How Globalization Came to the Brink of Collapse

Author/s (editor/s):

Anthea Roberts

Publication year:


Publication type:

Journal article

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Imagine pouring grains of sand from the beach onto a cone-shaped pile. The pile grows taller and taller but, as it does so, it gets closer and closer to a critical state—the state in which one additional grain of sand can lead to a cascade or even the pile’s collapse. Just as with the sand pile, economic globalization is a complex system made up of the interaction of many parts. The drive toward interdependence and efficiency took economic globalization to the point of criticality. The coronavirus is now setting off a cascade of health, economic and social effects that may lead to a collapse of economic globalization.

Many of the advantages of economic globalization, such as increased connectivity and interdependence, also give rise to risks, such as the transmission of viruses and lack of self-sufficiency in producing essential items. Once economic globalization is seen as a complex system that involves great benefits as well as systemic risks, it is possible to think more clearly about options for managing those risks to protect against collapse. These options can include reforms that, for instance, reduce concentrated reliance on particular nodes within the system or increase redundancy of essential supplies in order to foster greater resilience.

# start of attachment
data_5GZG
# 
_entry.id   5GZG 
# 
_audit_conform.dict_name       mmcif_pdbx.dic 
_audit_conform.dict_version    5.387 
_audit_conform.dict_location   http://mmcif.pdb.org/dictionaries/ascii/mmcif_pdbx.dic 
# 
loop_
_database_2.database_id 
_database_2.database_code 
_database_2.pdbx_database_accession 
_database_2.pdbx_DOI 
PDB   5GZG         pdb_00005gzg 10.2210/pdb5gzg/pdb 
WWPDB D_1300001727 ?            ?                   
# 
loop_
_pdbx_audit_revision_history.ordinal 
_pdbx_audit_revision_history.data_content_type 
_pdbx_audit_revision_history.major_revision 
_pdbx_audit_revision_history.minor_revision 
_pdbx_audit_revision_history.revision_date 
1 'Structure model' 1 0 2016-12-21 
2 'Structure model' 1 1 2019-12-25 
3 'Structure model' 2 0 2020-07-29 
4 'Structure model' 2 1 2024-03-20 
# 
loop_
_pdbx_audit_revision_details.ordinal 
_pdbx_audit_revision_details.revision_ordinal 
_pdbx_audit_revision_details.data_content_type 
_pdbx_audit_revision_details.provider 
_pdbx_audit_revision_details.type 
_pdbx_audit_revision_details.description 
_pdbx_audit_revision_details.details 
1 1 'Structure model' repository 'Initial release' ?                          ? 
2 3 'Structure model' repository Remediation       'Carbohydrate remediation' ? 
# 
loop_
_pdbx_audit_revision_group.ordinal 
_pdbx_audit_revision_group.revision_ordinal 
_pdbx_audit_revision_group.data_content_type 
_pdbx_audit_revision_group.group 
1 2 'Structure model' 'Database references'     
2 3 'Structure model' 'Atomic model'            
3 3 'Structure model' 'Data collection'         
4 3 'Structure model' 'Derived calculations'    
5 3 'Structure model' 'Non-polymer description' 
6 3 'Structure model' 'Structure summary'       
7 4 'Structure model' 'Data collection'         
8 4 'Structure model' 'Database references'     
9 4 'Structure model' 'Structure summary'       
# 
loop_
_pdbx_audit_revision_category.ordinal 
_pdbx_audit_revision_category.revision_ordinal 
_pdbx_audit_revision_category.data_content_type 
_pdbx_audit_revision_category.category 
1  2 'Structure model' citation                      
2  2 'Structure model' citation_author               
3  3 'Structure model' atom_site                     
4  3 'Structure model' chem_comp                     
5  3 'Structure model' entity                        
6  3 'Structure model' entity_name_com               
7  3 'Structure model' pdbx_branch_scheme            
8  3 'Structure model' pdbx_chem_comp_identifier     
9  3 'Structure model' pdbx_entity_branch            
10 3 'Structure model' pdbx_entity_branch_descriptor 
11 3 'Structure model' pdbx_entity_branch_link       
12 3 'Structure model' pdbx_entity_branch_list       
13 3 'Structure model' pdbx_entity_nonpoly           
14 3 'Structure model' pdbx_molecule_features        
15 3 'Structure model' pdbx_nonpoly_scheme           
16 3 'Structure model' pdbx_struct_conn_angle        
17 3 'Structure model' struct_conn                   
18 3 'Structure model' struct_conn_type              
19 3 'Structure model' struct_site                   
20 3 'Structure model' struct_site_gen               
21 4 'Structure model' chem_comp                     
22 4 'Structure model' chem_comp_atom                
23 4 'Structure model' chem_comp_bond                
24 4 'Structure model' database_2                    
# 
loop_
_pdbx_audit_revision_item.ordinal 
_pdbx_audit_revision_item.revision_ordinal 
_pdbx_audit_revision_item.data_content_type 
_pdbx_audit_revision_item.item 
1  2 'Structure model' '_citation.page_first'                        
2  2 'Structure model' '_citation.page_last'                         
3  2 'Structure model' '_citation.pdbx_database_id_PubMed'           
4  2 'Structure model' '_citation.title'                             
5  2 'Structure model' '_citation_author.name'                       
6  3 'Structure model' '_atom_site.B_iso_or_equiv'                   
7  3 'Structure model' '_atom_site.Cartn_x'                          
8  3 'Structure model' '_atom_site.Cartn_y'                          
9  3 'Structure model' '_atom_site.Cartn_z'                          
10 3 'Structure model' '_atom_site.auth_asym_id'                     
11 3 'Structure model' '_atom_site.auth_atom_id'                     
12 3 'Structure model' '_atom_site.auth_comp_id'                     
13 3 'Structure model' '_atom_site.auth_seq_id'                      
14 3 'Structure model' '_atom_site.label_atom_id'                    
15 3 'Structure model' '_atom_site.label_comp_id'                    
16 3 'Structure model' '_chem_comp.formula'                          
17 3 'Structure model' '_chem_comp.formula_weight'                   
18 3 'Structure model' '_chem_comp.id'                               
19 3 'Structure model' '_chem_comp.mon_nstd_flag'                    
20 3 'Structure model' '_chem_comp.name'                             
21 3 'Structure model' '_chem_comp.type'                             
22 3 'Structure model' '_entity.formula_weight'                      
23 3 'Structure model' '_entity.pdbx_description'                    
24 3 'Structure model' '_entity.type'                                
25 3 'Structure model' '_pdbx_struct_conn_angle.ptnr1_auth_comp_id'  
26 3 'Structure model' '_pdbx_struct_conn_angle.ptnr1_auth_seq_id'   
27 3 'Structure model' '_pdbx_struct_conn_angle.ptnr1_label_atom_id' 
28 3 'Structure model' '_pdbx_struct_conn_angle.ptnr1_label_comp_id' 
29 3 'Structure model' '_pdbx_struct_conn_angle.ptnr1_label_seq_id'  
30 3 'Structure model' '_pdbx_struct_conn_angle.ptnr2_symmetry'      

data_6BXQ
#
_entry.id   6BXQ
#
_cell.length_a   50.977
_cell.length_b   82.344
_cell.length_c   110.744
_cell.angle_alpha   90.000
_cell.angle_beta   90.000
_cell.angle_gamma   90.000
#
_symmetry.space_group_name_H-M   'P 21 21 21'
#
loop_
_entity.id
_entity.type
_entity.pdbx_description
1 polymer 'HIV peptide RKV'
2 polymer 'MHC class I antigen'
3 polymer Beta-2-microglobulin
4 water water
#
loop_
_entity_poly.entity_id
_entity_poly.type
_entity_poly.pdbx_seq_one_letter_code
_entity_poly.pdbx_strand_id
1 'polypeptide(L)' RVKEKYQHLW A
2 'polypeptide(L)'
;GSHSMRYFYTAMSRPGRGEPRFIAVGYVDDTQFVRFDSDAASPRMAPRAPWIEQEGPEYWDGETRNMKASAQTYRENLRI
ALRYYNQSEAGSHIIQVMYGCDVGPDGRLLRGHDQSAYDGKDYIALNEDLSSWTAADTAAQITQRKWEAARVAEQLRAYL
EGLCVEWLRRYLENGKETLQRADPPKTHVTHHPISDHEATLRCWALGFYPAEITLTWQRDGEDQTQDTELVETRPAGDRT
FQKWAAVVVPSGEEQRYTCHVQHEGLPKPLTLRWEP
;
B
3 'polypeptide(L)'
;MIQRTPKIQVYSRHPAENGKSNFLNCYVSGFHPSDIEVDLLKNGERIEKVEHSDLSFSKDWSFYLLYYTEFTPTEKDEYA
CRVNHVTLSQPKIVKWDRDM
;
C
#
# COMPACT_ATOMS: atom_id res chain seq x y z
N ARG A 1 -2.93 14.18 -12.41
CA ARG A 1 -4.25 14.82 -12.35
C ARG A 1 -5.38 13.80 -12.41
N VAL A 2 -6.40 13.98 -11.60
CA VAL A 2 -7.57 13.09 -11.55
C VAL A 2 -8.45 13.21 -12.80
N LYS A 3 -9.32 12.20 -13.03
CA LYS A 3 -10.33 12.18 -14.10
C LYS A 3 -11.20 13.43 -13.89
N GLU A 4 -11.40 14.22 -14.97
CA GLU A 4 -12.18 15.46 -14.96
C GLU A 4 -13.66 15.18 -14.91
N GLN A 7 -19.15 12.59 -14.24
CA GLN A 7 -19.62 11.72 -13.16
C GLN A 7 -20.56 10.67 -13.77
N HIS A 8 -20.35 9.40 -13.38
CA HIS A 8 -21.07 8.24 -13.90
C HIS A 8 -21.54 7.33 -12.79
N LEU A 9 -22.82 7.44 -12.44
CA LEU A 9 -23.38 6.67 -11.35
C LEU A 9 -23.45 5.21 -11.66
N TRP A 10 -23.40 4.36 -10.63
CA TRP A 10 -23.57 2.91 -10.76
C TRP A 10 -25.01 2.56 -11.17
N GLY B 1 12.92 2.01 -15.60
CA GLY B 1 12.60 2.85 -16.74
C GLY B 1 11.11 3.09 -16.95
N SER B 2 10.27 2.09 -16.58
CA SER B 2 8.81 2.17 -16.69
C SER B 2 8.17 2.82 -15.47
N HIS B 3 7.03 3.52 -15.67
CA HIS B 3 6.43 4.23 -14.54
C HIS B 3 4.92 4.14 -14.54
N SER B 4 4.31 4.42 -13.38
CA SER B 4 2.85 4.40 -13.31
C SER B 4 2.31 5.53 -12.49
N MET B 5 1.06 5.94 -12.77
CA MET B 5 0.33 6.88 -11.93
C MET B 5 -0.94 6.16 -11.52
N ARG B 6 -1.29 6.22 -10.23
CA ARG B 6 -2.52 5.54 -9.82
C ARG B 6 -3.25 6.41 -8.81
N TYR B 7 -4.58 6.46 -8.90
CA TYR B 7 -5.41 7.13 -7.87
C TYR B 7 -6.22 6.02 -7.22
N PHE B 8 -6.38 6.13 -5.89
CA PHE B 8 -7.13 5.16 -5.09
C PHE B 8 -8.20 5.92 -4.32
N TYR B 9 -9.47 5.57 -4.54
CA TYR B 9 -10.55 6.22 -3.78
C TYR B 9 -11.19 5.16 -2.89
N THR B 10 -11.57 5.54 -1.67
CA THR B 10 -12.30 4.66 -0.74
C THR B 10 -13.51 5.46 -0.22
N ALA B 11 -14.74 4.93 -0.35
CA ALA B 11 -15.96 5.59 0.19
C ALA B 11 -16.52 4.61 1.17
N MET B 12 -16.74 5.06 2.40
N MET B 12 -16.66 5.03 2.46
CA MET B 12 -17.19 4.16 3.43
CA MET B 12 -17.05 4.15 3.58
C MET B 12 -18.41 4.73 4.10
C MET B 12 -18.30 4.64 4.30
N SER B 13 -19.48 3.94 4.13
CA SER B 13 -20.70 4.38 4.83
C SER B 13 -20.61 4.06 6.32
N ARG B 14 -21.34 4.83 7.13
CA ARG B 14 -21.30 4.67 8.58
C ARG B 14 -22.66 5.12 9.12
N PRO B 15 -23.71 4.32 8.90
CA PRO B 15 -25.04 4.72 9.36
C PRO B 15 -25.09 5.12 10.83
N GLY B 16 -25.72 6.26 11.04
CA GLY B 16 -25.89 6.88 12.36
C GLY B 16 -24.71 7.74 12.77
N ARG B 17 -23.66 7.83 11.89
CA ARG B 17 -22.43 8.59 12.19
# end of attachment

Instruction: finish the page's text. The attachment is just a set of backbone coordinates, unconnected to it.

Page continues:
Updated:  10 August 2017/Responsible Officer:  Director, RegNet/Page Contact:  Director, RegNet